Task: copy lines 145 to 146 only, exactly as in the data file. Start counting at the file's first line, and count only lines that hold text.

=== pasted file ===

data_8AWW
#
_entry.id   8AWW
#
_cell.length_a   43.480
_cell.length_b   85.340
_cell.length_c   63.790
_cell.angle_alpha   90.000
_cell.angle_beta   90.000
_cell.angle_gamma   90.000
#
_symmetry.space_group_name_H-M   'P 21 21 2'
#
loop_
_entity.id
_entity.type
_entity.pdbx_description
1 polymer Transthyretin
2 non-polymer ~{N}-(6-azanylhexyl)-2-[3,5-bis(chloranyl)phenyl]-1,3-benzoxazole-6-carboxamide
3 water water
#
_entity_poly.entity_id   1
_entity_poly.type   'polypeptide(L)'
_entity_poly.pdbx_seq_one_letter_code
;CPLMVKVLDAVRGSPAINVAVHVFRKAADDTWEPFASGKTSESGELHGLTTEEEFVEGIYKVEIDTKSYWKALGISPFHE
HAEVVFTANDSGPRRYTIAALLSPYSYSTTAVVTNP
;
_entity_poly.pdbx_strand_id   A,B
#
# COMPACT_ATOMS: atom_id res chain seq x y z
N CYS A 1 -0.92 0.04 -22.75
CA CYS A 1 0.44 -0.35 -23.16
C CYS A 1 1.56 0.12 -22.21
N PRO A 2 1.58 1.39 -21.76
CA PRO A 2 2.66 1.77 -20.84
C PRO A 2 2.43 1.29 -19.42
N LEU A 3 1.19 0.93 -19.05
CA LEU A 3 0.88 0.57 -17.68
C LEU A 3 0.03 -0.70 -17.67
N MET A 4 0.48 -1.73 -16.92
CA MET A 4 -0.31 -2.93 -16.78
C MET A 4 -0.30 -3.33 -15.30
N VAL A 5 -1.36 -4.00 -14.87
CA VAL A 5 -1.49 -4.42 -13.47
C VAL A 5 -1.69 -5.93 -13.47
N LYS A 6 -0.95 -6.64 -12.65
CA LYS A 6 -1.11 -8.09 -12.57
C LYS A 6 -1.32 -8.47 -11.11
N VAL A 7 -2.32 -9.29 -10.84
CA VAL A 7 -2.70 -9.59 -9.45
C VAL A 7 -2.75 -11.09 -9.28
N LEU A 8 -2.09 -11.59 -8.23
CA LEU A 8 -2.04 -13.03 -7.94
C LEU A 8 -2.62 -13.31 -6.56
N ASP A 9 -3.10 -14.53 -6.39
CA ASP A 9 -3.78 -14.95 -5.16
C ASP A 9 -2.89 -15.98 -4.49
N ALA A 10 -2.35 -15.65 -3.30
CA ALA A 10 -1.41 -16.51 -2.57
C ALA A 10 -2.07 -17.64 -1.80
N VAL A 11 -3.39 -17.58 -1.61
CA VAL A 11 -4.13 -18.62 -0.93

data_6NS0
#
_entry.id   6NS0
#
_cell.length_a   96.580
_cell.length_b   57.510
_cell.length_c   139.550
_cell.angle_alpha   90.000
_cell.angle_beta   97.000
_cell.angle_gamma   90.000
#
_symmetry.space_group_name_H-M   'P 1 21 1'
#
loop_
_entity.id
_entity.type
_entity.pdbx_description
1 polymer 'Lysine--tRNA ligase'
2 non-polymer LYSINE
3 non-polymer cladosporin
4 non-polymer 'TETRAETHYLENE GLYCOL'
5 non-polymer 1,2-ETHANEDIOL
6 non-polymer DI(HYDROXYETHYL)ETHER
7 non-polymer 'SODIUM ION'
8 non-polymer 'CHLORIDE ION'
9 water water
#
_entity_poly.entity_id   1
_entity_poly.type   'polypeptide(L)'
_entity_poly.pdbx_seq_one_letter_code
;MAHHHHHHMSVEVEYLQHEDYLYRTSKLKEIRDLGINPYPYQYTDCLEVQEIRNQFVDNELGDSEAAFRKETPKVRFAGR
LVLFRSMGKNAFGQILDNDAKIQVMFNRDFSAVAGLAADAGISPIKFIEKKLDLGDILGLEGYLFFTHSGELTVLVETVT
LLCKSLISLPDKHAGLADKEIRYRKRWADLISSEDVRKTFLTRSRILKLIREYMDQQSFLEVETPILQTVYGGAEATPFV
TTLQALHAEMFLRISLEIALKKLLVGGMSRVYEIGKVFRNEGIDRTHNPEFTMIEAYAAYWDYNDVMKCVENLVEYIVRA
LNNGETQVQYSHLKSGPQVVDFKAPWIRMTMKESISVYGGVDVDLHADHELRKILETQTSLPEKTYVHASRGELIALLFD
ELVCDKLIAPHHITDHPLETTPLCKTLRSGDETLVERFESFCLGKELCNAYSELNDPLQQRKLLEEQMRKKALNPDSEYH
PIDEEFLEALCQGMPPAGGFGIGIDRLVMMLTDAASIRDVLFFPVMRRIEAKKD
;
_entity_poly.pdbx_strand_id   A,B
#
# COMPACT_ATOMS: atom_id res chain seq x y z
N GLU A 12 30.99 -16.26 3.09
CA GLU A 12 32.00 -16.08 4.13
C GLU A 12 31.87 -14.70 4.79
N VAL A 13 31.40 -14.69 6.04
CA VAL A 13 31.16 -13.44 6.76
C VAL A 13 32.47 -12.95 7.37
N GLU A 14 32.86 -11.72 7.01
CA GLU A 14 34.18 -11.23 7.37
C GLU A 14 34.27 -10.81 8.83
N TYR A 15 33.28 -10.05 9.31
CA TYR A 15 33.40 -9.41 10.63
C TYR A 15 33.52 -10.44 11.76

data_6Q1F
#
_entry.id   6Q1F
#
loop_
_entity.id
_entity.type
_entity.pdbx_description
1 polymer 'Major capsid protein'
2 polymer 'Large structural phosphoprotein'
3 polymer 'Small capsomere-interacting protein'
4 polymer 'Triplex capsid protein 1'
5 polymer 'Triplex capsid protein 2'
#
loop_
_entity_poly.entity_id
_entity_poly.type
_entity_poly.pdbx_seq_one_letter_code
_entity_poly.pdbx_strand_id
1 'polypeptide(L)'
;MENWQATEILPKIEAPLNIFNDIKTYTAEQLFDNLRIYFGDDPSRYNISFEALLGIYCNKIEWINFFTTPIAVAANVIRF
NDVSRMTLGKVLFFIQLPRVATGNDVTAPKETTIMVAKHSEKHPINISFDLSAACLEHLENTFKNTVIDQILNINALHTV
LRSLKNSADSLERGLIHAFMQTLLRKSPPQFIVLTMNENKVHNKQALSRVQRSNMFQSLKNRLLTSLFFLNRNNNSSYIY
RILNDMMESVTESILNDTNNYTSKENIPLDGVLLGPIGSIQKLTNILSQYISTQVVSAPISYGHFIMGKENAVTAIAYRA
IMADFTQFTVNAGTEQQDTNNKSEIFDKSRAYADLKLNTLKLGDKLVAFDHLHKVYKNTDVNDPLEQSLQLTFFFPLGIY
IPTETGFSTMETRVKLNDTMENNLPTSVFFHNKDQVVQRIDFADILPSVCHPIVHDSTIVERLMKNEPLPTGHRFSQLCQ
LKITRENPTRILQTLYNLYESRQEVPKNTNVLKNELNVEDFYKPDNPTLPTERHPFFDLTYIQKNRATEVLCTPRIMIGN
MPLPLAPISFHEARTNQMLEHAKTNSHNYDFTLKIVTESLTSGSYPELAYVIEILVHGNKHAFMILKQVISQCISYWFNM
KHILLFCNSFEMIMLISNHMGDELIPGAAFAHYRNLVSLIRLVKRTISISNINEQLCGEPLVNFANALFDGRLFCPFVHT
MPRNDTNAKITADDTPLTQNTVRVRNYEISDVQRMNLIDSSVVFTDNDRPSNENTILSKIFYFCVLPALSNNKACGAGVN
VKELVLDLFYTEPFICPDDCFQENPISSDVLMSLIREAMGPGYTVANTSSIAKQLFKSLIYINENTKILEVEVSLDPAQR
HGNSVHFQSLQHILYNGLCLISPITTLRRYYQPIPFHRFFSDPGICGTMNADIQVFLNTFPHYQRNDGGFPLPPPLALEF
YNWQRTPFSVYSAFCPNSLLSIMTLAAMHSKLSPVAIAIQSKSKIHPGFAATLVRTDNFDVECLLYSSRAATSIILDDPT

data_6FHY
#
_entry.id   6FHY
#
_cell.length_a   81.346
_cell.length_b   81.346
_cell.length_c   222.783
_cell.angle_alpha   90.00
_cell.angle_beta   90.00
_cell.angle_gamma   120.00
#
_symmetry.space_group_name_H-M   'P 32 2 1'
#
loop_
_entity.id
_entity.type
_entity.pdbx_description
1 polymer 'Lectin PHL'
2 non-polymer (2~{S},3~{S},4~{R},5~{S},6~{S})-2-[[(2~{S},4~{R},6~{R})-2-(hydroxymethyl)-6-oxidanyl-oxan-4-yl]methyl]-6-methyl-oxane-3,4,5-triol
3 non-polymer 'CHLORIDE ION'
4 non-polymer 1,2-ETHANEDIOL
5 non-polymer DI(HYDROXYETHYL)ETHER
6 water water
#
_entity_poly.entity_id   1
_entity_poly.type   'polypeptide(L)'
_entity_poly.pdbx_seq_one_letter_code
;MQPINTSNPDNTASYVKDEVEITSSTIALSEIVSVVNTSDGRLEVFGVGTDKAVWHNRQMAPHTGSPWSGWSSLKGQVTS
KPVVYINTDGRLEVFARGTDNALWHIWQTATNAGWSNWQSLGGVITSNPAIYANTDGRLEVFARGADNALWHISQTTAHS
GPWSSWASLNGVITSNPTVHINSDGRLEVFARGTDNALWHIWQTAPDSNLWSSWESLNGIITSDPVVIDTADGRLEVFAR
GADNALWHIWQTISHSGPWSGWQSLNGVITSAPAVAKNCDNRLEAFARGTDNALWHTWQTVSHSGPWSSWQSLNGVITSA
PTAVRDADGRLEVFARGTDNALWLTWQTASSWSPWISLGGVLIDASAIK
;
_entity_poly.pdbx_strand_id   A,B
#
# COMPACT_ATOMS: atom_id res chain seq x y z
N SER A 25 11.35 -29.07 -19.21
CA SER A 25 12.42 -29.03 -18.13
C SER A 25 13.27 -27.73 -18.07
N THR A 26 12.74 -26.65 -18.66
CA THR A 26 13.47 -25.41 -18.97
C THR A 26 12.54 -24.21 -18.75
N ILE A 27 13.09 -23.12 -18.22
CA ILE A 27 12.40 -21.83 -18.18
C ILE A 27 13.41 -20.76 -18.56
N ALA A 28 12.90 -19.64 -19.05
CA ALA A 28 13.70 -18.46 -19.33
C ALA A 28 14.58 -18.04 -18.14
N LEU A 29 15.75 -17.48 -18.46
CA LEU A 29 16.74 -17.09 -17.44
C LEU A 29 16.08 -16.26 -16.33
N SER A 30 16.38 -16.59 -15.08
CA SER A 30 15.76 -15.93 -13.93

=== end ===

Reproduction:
MPRNDTNAKITADDTPLTQNTVRVRNYEISDVQRMNLIDSSVVFTDNDRPSNENTILSKIFYFCVLPALSNNKACGAGVN
VKELVLDLFYTEPFICPDDCFQENPISSDVLMSLIREAMGPGYTVANTSSIAKQLFKSLIYINENTKILEVEVSLDPAQR